Mini Ocean Passages to the Canaries - Become a Blue Water Sailor in 10 days
The Atlantic Islands of Canary Islands sit on the latitude where the butter melts and Trans Atlantic sailors turn westwards with the trade winds. Staging posts for square rig sailors and yachtsmen through the centuries, these mountainous island landfalls with lush vegetation are a welcome reward on our 10-14 day ocean passages.
There is more to becoming a blue water sailor than swapping oilskins for shorts, but a winter suntan and some ocean miles in bare feet on wooden decks certainly helps get you in the ocean wandering mood. Ocean sailors happily adapt to a watch routine and the constant motion of the ship day and night. Experience all the ships moods from glassy calms to white capped swells launching flying fish from crest to crest.
Bessie Ellen and tall ship Oosterschelde normally both have long passages from Northern Spain to the Canaries or Cape Verde. There is also a great voyage sailing further south from the Canaries into the North East trade wind belt and the very windy and tropical Cape Verde archipelago.
Explore the Western Canary Islands on traditional sailing ships
Poised on the edge of the tropics, the scenery inland ranges from volcanic peaks to primeval forest and the rich marine life offers a feeding frenzy for passing whales and dolphins. There are acceleration zones where the wind blasts between the mountains for exciting sailing and calmer spots where the ship can drift safely between islands whilst you swim in the ‘deep blue’ sea. This is helped by Tenerife having the tallest mountain in the European Union - Mt Teide which both funnels the prevailing winds and creates areas of shelter under dramatic cliffs.
The Western Isles include El Heirro, La Gomera, La Palma and Tenerife. We use Tenerife to start many voyages for the convenience of its international airport. The tourist strip in Southern Tenerife is not pretty, but it is only a short hop to the relative tranquility and unspoilt beauty of La Gomera. Alternatively up sailing past Northern Tenerife you can appreciate the more mountainous and remote end of this tourist hotspot and the snow topped Mount Teide. Over 100 miles sail away from Tenerife is La Palma with its cloud forest and volcanic crater ridge walks amongst the pine forests. La Gomera and La Palma are both developing nicely as quality eco tourism and mountain walking destinations, with plenty of inland villages looking out over the ocean from steep terraced hillsides.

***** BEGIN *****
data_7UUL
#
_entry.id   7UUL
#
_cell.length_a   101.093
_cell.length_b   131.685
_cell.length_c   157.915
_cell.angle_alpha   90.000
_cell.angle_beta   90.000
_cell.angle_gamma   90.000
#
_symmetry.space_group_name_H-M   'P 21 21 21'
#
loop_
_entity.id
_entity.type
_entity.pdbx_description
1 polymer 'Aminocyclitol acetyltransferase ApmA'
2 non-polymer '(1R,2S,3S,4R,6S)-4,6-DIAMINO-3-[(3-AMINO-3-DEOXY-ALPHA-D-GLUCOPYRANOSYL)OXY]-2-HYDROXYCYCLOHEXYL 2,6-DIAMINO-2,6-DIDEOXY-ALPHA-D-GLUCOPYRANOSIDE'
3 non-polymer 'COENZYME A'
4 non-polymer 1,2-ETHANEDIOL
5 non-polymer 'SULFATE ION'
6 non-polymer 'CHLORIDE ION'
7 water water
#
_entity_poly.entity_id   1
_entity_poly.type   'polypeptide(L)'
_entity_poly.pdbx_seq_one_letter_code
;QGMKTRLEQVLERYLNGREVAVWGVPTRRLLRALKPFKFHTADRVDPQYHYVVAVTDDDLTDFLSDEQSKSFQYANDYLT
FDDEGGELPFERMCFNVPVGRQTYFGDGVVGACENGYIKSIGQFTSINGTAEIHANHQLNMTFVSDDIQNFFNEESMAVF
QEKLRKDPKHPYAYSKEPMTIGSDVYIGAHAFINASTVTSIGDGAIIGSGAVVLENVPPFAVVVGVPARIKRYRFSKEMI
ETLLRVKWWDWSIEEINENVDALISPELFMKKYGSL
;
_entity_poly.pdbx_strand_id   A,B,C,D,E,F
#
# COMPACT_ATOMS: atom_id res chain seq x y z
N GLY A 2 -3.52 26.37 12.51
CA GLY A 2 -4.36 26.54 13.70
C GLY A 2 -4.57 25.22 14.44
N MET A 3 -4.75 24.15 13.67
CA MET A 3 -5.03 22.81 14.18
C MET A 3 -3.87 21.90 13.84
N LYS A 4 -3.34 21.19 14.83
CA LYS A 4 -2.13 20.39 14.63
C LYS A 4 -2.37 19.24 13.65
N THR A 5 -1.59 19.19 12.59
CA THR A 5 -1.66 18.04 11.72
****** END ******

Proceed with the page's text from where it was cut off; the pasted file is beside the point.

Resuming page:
We Want to Explore Ashore With You
Grayhound owners and ships crew are keen to be your guides (or co explorers if the route is new to them) and take you walking at whatever pace fits the group, using local transport as required. They have a special voyage focusing on sailing and walking based around La Gomera. You will still have amazing sailing in the acceleration zone between Tenerife and historic Port of San Sebastian or other Gomera anchorages, and they may go for a blast to El Heiro or La Palma during the week.
Eastern Isles - Mecca for Windsurfers and Beach Lovers
New for Classic Sailing are two voyages exploring the Eastern end of the Canaries Atlantic Island Group. Only 70 nautical miles from Morocco, Lanzarote has many obvious geological links with Saharan Africa. The African Coast and Canaries fishing grounds are very rich so it is a great place to buy fresh fish. There are more anchorages off islands like Lanzarote than the steeper sided Western Isles. Fuenteventura has sand dunes that would'nt look amis in a Lawrence of Arabia movie and the east coast has a whole series of beach anchorages. Surfers, kite surfers and windsurfers have been coming here for years for consistant winds and sunshine.
More on sailing in the Eastern Canaries
Whales and Dolphins
The South West of Tenerife, Los Gigantes, region is internationally known as a permanent home and temporary feeding ground for a big selection of whales and dolphins. The species you are most likely to encounter are the Bottlenosed Dolphin and the Long Finned Pilot Whale. Please note it is never possible to 100% guarantee sighting of whales and dolphins as they are free to come and go as we would want them to. However every effort will be made to visit the Los Gigantes area where they are most likely to be seen subject to weather and safety.